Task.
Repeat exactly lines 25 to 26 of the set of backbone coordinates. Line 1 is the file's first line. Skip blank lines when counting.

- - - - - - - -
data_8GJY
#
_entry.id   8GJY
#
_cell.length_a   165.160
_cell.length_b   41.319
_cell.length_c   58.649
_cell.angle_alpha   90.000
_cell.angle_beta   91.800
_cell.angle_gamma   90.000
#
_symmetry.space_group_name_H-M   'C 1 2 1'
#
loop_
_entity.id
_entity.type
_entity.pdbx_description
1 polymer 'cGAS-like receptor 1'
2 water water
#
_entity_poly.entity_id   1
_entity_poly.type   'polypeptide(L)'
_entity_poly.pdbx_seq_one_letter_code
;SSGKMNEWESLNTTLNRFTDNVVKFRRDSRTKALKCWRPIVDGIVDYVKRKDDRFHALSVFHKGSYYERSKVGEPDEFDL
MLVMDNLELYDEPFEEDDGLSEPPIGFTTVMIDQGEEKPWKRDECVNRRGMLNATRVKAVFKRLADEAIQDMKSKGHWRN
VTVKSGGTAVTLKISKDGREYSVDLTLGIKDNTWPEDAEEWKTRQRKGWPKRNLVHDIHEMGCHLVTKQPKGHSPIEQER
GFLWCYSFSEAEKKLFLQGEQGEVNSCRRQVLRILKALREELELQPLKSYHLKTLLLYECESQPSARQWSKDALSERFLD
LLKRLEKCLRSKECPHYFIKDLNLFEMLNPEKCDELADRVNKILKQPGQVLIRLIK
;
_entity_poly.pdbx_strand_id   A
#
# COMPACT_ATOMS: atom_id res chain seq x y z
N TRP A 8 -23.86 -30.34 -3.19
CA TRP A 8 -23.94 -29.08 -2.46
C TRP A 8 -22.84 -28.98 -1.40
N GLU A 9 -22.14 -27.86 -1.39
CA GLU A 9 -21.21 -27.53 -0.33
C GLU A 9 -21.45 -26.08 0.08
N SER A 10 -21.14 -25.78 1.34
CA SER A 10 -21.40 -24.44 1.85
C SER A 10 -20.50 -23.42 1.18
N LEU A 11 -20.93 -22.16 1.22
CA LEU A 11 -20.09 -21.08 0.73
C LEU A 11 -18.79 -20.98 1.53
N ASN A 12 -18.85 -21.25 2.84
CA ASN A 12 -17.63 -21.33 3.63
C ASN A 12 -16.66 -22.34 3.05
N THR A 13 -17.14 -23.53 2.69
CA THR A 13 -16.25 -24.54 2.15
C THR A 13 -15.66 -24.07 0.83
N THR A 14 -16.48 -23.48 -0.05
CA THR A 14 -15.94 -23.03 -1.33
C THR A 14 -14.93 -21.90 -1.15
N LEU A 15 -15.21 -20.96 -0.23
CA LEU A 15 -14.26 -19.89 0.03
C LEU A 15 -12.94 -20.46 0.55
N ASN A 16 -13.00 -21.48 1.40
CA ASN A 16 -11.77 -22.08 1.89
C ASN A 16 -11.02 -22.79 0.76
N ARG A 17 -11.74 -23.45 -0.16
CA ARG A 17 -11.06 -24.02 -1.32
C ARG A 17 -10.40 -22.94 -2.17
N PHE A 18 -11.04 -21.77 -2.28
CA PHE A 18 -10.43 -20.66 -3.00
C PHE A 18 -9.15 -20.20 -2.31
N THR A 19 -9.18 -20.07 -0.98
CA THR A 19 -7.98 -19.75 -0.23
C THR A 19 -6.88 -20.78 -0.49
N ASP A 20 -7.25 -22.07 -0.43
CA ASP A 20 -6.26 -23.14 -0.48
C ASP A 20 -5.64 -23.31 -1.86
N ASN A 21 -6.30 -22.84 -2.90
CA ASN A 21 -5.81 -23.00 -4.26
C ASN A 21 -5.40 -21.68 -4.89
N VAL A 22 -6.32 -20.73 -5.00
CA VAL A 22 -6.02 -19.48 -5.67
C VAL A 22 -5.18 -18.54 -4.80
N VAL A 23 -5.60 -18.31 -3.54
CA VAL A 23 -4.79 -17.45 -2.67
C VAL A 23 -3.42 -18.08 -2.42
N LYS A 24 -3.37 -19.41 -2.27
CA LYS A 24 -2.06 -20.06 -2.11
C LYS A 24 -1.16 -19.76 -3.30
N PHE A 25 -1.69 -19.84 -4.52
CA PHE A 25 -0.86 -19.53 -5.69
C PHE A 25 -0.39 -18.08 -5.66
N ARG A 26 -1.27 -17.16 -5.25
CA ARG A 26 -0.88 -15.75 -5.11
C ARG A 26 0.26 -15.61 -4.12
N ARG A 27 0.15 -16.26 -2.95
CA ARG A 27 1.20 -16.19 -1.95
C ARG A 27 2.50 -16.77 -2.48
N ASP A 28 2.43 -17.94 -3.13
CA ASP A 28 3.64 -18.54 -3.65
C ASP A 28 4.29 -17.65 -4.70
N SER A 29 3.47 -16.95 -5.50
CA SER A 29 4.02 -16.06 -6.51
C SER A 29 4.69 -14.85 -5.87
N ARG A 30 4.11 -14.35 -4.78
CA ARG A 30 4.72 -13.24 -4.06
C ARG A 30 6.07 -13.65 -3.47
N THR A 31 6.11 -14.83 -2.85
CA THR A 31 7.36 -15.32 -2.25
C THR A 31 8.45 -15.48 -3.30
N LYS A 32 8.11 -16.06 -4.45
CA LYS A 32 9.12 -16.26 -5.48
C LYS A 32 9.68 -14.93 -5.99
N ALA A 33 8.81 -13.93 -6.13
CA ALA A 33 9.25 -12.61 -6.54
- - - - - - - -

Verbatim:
MLVMDNLELYDEPFEEDDGLSEPPIGFTTVMIDQGEEKPWKRDECVNRRGMLNATRVKAVFKRLADEAIQDMKSKGHWRN
VTVKSGGTAVTLKISKDGREYSVDLTLGIKDNTWPEDAEEWKTRQRKGWPKRNLVHDIHEMGCHLVTKQPKGHSPIEQER